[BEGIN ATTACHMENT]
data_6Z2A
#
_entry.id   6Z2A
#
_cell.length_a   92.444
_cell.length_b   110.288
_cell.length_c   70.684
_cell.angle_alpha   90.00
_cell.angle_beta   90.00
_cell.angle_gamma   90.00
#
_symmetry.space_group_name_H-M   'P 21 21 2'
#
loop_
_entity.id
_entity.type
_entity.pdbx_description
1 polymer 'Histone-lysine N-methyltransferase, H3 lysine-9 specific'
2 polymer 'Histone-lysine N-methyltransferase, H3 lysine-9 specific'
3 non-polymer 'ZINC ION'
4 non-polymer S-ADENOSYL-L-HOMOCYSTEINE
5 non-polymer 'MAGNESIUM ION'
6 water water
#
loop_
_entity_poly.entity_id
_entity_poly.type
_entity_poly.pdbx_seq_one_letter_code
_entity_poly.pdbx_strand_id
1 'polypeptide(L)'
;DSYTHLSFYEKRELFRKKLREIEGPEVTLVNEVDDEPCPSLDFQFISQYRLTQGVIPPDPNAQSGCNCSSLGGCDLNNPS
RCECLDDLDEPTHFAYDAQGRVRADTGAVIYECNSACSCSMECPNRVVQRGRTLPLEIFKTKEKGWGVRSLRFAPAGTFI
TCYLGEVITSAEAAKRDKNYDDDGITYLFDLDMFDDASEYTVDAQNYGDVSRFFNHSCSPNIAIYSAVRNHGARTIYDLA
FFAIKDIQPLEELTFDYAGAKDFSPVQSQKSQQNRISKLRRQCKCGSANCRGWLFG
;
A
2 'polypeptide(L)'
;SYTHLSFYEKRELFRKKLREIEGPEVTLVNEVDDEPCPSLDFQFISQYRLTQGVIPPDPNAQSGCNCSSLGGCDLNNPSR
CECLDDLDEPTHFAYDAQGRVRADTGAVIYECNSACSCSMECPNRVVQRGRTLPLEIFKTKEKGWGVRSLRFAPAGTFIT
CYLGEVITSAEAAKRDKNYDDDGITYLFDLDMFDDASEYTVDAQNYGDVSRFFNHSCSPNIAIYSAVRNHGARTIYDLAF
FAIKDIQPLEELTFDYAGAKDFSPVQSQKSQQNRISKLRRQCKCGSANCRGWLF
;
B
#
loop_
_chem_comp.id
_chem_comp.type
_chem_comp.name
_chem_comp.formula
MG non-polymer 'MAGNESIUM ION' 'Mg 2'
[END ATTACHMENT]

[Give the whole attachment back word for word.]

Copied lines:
data_6Z2A
#
_entry.id   6Z2A
#
_cell.length_a   92.444
_cell.length_b   110.288
_cell.length_c   70.684
_cell.angle_alpha   90.00
_cell.angle_beta   90.00
_cell.angle_gamma   90.00
#
_symmetry.space_group_name_H-M   'P 21 21 2'
#
loop_
_entity.id
_entity.type
_entity.pdbx_description
1 polymer 'Histone-lysine N-methyltransferase, H3 lysine-9 specific'
2 polymer 'Histone-lysine N-methyltransferase, H3 lysine-9 specific'
3 non-polymer 'ZINC ION'
4 non-polymer S-ADENOSYL-L-HOMOCYSTEINE
5 non-polymer 'MAGNESIUM ION'
6 water water
#
loop_
_entity_poly.entity_id
_entity_poly.type
_entity_poly.pdbx_seq_one_letter_code
_entity_poly.pdbx_strand_id
1 'polypeptide(L)'
;DSYTHLSFYEKRELFRKKLREIEGPEVTLVNEVDDEPCPSLDFQFISQYRLTQGVIPPDPNAQSGCNCSSLGGCDLNNPS
RCECLDDLDEPTHFAYDAQGRVRADTGAVIYECNSACSCSMECPNRVVQRGRTLPLEIFKTKEKGWGVRSLRFAPAGTFI
TCYLGEVITSAEAAKRDKNYDDDGITYLFDLDMFDDASEYTVDAQNYGDVSRFFNHSCSPNIAIYSAVRNHGARTIYDLA
FFAIKDIQPLEELTFDYAGAKDFSPVQSQKSQQNRISKLRRQCKCGSANCRGWLFG
;
A
2 'polypeptide(L)'
;SYTHLSFYEKRELFRKKLREIEGPEVTLVNEVDDEPCPSLDFQFISQYRLTQGVIPPDPNAQSGCNCSSLGGCDLNNPSR
CECLDDLDEPTHFAYDAQGRVRADTGAVIYECNSACSCSMECPNRVVQRGRTLPLEIFKTKEKGWGVRSLRFAPAGTFIT
CYLGEVITSAEAAKRDKNYDDDGITYLFDLDMFDDASEYTVDAQNYGDVSRFFNHSCSPNIAIYSAVRNHGARTIYDLAF
FAIKDIQPLEELTFDYAGAKDFSPVQSQKSQQNRISKLRRQCKCGSANCRGWLF
;
B
#
loop_
_chem_comp.id
_chem_comp.type
_chem_comp.name
_chem_comp.formula
MG non-polymer 'MAGNESIUM ION' 'Mg 2'